>> this is a course at boston university about american satire and it references heavily the colbert report . and this is what he describes. colbert satirically exposes hypocrisy inviting us to think more seriously about political issues.

>> i do not get paid enough. i didn't realize i was that brilliant. i thought i was making the occasional poop joke.

>> do you -- you are a performer, but you also do make a point.

>> well, yeah. i'm a satirist. all satirists make points. satire is parody with a point. that's all it is. and so if i was doing satire and didn't have a point of view, then that would be truly like schizophrenic. i always have a point of view. i care about the news. we do 160 shows a year. 161 shows a year. and you can't do that unless i guess you care a little bit about what you're talking about. or i couldn't. some people could, but i can't do that. and i'm interested in the news. and people often think that i'm an idealogue or that i have a political intent. when john and i did the rally two years ago, they thought that had a political intent. but i comment on things that are in the new. i am not a newsman. i really admire newsmen and i enjoy good news and i'm not a politician. but i like playing political games to see what really happens in them. that's why i formed a super pac . that's why i ran for president or formed an exploratory committee .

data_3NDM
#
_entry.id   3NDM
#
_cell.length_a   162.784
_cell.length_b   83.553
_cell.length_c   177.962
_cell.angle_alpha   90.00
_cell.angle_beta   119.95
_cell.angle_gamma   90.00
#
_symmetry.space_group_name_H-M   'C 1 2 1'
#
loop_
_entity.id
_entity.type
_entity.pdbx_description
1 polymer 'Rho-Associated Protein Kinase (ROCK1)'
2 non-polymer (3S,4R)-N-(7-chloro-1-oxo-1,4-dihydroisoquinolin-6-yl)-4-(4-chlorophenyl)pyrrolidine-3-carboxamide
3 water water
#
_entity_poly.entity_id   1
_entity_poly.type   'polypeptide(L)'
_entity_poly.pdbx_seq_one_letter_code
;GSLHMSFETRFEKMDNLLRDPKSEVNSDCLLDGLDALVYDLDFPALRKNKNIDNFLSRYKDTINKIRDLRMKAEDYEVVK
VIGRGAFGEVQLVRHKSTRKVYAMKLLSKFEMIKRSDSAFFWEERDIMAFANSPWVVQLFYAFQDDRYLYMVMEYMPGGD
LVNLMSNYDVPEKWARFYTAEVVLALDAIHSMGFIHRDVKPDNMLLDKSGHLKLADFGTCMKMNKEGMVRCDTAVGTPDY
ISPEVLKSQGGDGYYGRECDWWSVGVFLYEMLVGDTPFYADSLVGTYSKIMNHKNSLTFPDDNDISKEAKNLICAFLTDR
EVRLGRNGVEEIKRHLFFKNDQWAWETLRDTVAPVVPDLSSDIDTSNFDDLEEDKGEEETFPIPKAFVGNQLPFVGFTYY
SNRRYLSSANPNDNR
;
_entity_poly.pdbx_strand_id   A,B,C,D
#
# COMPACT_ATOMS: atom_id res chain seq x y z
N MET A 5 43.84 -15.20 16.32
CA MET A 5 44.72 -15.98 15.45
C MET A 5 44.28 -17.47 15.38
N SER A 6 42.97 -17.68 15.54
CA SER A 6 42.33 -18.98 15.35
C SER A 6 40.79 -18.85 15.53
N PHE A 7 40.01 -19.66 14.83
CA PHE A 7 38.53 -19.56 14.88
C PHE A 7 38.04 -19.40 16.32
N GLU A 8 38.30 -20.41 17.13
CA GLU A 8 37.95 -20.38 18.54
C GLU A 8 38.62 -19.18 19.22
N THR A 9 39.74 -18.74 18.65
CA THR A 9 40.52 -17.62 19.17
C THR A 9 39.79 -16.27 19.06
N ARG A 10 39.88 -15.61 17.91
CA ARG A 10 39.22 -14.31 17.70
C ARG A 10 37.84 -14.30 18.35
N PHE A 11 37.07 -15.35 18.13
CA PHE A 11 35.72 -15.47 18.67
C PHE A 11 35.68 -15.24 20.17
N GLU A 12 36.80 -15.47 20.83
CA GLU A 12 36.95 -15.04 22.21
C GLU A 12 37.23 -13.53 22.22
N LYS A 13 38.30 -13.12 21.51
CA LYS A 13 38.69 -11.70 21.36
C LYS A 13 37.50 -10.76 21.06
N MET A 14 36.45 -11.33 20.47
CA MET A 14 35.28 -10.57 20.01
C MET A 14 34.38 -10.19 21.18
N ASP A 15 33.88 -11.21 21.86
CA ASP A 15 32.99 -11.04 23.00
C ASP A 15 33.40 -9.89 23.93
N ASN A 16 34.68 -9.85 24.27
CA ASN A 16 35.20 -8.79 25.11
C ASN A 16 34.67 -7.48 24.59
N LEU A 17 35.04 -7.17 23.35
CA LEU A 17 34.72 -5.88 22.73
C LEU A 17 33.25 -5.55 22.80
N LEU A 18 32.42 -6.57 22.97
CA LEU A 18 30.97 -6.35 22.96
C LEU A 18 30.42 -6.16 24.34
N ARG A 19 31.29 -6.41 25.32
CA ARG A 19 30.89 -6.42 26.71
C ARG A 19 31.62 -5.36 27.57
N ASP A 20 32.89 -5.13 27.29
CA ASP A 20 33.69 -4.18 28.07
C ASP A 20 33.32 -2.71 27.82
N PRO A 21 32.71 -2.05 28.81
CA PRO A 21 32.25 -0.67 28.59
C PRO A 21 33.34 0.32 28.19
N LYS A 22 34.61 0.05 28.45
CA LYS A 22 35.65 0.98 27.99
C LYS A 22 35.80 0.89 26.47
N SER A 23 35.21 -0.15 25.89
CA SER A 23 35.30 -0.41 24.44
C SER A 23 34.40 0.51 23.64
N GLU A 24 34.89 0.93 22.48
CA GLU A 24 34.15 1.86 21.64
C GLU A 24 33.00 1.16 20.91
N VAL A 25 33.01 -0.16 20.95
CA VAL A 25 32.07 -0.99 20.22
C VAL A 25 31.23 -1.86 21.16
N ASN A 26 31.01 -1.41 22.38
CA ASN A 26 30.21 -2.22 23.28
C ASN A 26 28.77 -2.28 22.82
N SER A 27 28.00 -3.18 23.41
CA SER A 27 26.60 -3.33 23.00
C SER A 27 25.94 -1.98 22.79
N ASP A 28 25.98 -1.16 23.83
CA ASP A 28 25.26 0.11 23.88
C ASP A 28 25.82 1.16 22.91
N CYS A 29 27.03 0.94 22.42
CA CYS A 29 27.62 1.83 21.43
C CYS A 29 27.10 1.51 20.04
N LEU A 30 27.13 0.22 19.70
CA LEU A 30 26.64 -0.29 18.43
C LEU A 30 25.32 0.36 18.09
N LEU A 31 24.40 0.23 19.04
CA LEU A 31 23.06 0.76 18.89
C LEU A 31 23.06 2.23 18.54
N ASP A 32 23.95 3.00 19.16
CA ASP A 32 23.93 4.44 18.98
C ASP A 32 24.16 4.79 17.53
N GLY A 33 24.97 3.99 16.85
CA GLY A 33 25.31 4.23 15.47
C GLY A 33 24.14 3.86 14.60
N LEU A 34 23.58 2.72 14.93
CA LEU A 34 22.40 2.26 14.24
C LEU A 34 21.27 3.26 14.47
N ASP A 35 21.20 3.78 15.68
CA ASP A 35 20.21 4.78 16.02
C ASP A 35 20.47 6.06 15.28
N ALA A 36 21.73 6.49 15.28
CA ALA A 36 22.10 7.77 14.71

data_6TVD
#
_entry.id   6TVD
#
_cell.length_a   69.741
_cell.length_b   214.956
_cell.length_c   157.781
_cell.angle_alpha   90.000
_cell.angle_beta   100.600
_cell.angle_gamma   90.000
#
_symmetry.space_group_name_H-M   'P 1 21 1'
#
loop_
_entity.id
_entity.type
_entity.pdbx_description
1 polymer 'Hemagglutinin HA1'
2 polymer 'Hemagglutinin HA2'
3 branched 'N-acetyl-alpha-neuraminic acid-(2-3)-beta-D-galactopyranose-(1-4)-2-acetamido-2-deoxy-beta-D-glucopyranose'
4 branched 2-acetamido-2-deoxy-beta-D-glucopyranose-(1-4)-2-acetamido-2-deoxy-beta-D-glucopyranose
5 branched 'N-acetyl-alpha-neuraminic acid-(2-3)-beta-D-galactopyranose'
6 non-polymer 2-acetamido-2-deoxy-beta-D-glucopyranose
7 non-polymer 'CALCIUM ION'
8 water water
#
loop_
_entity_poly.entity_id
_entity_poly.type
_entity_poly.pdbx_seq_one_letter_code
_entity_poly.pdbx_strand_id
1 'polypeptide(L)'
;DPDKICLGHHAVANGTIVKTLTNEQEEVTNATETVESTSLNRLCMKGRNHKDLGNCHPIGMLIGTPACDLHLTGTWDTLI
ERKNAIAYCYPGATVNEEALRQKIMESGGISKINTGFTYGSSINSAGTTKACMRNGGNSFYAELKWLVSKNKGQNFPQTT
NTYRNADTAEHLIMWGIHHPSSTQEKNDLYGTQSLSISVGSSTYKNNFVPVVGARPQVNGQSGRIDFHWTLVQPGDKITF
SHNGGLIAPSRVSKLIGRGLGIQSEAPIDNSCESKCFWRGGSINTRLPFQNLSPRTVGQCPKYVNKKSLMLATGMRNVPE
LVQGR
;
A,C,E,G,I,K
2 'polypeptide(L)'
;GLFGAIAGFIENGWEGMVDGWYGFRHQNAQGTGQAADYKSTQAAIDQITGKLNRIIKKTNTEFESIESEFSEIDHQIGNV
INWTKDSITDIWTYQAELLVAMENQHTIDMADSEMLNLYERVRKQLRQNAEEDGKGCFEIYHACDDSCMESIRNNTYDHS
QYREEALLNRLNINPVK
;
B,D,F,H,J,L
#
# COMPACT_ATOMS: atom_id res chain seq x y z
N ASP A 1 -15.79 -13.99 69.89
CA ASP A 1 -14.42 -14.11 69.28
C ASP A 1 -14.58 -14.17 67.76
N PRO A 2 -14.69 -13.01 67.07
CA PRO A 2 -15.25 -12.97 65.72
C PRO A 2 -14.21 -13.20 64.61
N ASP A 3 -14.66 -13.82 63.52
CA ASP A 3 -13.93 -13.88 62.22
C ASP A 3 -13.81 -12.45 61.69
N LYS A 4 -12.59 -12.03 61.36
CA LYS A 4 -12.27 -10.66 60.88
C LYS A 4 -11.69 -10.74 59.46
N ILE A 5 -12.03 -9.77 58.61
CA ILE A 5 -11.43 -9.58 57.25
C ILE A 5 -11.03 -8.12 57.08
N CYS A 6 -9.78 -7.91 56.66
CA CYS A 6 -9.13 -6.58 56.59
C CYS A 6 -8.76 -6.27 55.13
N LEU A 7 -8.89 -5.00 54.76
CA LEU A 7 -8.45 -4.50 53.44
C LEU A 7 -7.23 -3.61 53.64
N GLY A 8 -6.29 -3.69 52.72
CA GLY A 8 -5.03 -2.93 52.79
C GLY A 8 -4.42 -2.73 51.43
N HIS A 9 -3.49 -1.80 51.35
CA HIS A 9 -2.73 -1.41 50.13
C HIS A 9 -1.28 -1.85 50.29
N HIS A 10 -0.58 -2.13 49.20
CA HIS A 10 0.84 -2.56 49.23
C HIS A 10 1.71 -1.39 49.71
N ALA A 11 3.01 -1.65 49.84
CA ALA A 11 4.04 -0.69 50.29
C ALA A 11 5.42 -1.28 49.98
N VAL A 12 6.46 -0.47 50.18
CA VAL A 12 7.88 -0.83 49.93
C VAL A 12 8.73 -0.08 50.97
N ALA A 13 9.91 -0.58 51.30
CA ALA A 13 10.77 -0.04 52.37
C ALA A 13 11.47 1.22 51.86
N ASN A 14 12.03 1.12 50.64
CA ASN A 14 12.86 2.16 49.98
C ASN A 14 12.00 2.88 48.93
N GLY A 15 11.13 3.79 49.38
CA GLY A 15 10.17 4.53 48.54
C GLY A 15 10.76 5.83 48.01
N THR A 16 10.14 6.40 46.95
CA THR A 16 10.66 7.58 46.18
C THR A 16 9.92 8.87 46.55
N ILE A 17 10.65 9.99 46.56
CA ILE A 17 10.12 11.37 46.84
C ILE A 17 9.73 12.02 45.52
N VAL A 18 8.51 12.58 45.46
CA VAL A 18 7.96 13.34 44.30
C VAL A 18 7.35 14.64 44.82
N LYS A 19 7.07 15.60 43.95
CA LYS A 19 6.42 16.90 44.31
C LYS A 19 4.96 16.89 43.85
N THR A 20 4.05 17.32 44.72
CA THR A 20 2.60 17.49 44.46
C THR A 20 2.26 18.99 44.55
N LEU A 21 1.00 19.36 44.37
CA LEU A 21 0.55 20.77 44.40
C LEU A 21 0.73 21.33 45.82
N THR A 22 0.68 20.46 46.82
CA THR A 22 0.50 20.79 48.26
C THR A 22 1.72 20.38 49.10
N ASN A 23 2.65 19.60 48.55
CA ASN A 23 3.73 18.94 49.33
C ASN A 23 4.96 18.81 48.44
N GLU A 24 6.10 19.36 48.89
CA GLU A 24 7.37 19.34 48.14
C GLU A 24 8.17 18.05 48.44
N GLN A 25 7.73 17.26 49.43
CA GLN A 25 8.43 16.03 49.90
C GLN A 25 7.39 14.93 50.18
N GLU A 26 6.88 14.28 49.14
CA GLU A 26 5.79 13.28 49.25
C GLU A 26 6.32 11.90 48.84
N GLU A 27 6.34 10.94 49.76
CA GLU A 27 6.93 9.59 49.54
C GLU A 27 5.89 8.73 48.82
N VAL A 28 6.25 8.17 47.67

>> what did you expose about politics by testifying about immigration on capitol hill , which some people were critical of, or --

>> i would say that everyone was critical of. you're being very generous. i would do it again in a minute. what an honor to be asked to go do it. once you're asked, you know, and to say, well, i'm only going to do it if i can do it in character because i've got no business doing something like that, but my character thinks he does. and through him, i can say things that are hopefully in a more palatable way than i could have.

>> but that's where you're a performer making a point. what have you exposed about politics through those examples you just mentioned?

>> well, that, the congressional one is that congress is like eighth grade recess. they are so nasty to each other. and i didn't think they could give a damn whether it was me but they saw it as a way to beat on each other. or the republicans saw it as a way to beat on the democrats. and maybe it was a valid way to beat on them, but they sure knew a weapon when they saw one. the super pac was an act of discovery. an example. it was an act of discovery because i didn't intend to have a super pac . i intended to make a joke about tim pawlenty 's unbelievably over the top ad, like a michael bay voice of god , you know, preaching to america from the surface of the moon, tim pawlenty saves our country, and i couldn't figure out how to end it. at the end it just said liberty pac .com. and i said let's put colbertpac.com on ours. and that led to one thing and then another, including a lot of lawyers. there's an entire industry that i didn't know that is not only raising money but built on raising money off the fact that there is so much money in politics. and almost no rules.

>> a lot of what your character does, a lot of what you do through the program, is similar to what you're talking about the super pac , exposing what's absurd or what simply doesn't work about politics and about our institutions of government, which i think a lot of your followers and your viewers believe.